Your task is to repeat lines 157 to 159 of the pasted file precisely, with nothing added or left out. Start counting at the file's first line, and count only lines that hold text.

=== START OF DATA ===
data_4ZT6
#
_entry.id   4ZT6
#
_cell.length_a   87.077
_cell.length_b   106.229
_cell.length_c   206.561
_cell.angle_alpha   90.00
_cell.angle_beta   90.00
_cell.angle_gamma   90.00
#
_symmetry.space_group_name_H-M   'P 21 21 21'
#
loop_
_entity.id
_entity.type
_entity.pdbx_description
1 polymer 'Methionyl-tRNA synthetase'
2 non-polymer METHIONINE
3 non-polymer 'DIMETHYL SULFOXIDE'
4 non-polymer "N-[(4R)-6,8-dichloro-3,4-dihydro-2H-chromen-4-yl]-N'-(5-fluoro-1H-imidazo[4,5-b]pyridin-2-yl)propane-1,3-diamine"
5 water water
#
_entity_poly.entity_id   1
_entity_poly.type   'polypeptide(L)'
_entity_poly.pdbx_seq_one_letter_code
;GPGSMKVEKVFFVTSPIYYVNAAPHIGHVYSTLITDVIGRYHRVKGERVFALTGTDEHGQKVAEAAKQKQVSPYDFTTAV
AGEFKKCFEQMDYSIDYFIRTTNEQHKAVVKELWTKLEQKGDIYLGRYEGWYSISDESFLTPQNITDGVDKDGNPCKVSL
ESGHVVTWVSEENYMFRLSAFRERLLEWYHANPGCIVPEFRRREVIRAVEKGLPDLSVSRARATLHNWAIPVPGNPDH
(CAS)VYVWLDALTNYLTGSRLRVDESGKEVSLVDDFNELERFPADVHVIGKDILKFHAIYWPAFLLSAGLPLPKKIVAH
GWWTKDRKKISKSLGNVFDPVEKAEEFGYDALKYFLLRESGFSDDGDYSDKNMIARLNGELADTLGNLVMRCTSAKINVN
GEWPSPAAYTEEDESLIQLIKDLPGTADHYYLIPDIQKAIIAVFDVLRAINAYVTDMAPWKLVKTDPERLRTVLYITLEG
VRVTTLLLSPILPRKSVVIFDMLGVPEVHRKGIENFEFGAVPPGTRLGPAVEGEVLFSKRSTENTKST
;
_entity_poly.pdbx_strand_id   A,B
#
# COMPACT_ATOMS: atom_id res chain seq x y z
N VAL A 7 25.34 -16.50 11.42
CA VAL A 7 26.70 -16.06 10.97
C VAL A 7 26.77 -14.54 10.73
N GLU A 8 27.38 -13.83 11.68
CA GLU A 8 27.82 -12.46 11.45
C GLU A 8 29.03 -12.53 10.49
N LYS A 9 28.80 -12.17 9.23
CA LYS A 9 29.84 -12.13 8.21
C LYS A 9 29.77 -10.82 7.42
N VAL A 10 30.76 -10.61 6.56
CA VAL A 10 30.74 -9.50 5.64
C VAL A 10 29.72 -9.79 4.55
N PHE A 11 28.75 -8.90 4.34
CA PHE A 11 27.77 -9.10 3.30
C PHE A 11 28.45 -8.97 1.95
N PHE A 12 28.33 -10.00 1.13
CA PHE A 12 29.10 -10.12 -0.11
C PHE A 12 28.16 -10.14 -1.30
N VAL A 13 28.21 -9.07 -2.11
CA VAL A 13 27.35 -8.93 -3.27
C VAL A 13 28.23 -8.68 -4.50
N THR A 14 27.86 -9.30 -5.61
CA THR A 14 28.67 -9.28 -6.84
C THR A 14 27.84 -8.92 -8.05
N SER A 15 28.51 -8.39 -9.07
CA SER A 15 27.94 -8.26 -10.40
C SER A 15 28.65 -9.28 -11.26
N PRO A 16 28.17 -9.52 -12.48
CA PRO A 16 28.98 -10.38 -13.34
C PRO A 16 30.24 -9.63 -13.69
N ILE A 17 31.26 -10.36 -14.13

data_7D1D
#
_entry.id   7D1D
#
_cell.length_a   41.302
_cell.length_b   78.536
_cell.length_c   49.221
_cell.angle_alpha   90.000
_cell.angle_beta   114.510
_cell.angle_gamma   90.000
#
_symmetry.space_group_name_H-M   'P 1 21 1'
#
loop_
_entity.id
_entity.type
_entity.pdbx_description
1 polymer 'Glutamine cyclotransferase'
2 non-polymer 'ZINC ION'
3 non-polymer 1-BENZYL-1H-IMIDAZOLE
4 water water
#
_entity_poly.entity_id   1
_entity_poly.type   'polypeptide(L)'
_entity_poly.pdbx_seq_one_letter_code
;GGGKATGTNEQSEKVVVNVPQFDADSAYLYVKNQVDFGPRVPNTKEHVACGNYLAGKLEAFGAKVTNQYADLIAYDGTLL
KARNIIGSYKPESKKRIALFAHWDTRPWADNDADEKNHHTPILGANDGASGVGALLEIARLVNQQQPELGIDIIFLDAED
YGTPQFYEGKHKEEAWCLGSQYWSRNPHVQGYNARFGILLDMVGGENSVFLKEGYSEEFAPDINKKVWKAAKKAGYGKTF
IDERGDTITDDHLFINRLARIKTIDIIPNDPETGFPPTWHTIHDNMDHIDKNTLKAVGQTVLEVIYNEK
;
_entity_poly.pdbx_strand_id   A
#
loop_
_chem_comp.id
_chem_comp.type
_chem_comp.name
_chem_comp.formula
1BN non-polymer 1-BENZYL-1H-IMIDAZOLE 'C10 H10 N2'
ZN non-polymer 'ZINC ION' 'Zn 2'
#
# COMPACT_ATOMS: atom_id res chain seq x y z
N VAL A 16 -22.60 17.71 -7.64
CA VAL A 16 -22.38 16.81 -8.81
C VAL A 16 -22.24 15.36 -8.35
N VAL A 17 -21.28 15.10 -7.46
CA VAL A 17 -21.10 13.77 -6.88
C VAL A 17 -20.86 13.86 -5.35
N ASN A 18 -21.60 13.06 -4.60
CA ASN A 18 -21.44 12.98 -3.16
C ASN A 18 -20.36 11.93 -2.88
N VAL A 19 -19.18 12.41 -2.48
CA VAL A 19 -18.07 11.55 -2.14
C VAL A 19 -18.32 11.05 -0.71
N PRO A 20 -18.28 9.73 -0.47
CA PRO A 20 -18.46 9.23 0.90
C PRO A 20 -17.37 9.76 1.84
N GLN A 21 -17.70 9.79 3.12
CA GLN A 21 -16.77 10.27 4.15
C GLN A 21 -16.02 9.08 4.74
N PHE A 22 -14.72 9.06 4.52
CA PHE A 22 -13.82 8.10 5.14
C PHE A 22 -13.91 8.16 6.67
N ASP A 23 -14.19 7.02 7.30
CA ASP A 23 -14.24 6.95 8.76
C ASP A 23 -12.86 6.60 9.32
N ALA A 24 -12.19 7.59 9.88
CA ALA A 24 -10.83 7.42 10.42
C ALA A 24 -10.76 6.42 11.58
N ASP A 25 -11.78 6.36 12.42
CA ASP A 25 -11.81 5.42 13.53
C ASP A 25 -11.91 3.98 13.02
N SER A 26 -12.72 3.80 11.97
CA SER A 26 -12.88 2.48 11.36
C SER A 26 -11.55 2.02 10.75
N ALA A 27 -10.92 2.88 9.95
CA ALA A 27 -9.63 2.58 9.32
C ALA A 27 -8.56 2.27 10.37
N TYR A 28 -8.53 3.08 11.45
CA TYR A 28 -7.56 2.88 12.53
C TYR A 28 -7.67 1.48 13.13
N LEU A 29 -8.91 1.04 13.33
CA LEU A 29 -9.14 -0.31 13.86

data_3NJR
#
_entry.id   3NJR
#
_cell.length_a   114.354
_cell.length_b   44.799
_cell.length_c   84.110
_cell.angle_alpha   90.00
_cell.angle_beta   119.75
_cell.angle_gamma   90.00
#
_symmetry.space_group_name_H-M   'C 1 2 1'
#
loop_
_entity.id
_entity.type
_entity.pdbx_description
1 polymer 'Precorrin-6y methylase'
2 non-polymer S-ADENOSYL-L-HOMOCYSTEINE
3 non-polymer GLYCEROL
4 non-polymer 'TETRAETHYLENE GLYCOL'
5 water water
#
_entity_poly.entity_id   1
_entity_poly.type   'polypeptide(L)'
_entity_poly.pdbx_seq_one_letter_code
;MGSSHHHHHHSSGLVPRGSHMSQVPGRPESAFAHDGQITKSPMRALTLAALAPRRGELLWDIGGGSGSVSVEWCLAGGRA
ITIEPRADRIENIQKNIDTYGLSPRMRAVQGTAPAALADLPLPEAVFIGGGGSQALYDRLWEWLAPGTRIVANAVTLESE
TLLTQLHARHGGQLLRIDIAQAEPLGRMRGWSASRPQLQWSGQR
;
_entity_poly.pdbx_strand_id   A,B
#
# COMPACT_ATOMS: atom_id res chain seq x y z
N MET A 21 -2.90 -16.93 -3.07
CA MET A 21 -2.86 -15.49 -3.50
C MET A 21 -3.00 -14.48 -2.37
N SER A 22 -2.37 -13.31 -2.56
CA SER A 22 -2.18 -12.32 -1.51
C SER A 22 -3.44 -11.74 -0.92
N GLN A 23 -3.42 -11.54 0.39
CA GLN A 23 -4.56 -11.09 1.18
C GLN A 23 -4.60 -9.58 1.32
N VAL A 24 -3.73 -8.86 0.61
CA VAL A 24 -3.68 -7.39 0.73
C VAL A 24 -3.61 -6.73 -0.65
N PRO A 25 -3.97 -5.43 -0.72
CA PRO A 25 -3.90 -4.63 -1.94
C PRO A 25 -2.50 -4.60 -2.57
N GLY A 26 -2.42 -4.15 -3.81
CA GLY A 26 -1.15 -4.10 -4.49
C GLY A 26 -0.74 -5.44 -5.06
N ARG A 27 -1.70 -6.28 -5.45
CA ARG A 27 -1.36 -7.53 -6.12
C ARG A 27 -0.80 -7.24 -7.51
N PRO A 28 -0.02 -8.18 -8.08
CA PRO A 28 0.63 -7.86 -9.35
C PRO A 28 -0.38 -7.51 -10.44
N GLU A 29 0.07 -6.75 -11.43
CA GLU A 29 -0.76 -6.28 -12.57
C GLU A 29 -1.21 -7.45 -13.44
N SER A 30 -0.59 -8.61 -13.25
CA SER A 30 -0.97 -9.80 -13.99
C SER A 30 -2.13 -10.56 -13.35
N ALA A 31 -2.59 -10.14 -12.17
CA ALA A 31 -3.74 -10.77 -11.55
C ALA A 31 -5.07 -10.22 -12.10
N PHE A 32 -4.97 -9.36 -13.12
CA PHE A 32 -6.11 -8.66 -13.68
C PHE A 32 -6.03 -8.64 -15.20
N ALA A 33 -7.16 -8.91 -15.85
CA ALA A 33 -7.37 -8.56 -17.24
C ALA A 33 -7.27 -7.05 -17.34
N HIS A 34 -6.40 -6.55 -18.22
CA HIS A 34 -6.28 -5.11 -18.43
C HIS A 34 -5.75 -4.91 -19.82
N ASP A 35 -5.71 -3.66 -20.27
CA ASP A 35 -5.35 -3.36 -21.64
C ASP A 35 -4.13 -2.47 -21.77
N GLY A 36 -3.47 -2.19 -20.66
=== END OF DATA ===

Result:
_cell.length_c   84.110
_cell.angle_alpha   90.00
_cell.angle_beta   119.75